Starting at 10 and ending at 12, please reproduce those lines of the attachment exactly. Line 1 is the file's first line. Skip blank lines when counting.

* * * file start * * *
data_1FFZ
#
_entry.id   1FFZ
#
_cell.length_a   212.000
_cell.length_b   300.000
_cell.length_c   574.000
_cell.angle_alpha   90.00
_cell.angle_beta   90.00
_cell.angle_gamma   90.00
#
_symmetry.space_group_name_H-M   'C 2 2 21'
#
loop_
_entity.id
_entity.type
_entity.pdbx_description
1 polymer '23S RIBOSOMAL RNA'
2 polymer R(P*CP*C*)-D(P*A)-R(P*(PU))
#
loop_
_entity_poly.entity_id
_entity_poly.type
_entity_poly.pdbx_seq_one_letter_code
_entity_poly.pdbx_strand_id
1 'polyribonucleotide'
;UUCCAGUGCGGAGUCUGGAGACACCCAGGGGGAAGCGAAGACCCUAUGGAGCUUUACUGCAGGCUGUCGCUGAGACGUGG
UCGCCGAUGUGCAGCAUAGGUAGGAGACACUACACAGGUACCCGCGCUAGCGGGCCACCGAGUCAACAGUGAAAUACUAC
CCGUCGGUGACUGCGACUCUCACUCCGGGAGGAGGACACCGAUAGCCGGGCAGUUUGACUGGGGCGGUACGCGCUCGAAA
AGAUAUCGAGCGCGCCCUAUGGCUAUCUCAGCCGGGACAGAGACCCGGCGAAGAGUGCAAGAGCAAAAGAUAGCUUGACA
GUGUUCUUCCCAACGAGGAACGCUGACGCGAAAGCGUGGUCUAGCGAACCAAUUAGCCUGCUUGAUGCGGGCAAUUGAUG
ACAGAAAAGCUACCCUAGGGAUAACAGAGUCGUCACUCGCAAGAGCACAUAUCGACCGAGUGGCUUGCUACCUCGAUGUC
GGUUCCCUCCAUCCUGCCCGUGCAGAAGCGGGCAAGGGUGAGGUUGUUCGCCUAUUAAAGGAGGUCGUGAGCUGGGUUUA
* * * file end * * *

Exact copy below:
_cell.angle_gamma   90.00
#
_symmetry.space_group_name_H-M   'C 2 2 21'